The grass is not always greener in the other compound, and this group of Nigerians now understand that saying better.

They are Nigerians who managed to return home after facing months of hardship after being stranded in the highly volatile North African country – Libya, enroute Europe.

You already know some of the horrible stories that have come out of the country, and the need to stop embarking on such deadly journeys cannot be overemphasized.

Ms Titilayo Kayode-Owojori is from Ile Ife, Osun, and she is among the batch of 128 Nigerians including seven pregnant women who voluntarily returned from Libya on Tuesday.

The returnees arrived at the Murtala Muhammed International Airport, Lagos about 3.44 a.m. aboard a chartered Libyan Airlines Airbus A330-200 aircraft with registration number 5A-LAU.

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She regretted embarking on the ill-fated journey but thanked God for returning home safely.

She said: “Nigeria is far better than where we thought we could get better lives. The Libyans live with the sweat of the blacks.

“If the Arabs see us working and collecting wages, they wait and burst our houses to collect the money. If they don’t see any money, they will kidnap us and ask us to call Nigeria to send us money to free ourselves. If we can’t raise money, we will be sold or imprisoned.”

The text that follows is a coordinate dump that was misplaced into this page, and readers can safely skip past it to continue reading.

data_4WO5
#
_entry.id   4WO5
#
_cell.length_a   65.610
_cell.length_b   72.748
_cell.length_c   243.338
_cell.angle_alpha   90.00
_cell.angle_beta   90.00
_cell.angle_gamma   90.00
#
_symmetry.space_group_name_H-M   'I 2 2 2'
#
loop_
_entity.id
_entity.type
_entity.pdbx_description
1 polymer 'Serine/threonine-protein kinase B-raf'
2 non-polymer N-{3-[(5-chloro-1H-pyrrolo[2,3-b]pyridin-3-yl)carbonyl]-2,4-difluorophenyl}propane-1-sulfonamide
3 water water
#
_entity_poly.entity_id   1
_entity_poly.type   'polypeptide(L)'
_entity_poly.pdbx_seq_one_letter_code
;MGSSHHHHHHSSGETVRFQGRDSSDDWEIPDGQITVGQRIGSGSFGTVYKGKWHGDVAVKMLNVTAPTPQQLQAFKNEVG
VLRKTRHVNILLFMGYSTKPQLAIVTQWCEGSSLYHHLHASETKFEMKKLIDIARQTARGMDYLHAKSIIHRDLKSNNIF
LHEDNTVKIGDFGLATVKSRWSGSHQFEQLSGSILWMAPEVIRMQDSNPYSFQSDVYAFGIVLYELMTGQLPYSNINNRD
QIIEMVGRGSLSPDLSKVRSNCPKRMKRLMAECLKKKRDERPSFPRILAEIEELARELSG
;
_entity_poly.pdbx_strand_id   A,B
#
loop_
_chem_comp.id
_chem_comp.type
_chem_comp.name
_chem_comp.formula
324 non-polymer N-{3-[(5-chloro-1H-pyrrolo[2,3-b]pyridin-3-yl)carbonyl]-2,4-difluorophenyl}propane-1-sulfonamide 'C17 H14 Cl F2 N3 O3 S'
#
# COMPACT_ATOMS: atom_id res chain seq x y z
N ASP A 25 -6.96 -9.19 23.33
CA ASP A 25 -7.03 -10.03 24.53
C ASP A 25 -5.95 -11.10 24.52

Now that they are back, what is next for them?

The South West Zonal Coordinator of the National Emergency Management Agency (NEMA), Alhaji Yakubu Suleiman, assured them that the Federal Government was pursuing socio-economic programmes aimed at giving employable opportunities to the youths.

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According to him, the government has intensified efforts at curbing the menace of corruption that has bedevilled the country and denied Nigerians the opportunities to put up their best toward its development.

Suleiman advised the returnees to be champions of change in sensitising the youths against the urge of seeking greener pastures through irregular migration due to unforeseen dangers.

Promises are good, but the returnees wonder if these were not the same unfulfilled promises they heard before they rushed out to seek greener pastures outside the country.

The latest returnees comprise of 46 adult females, five female infants, 161 adult males, two male children and four male infants.

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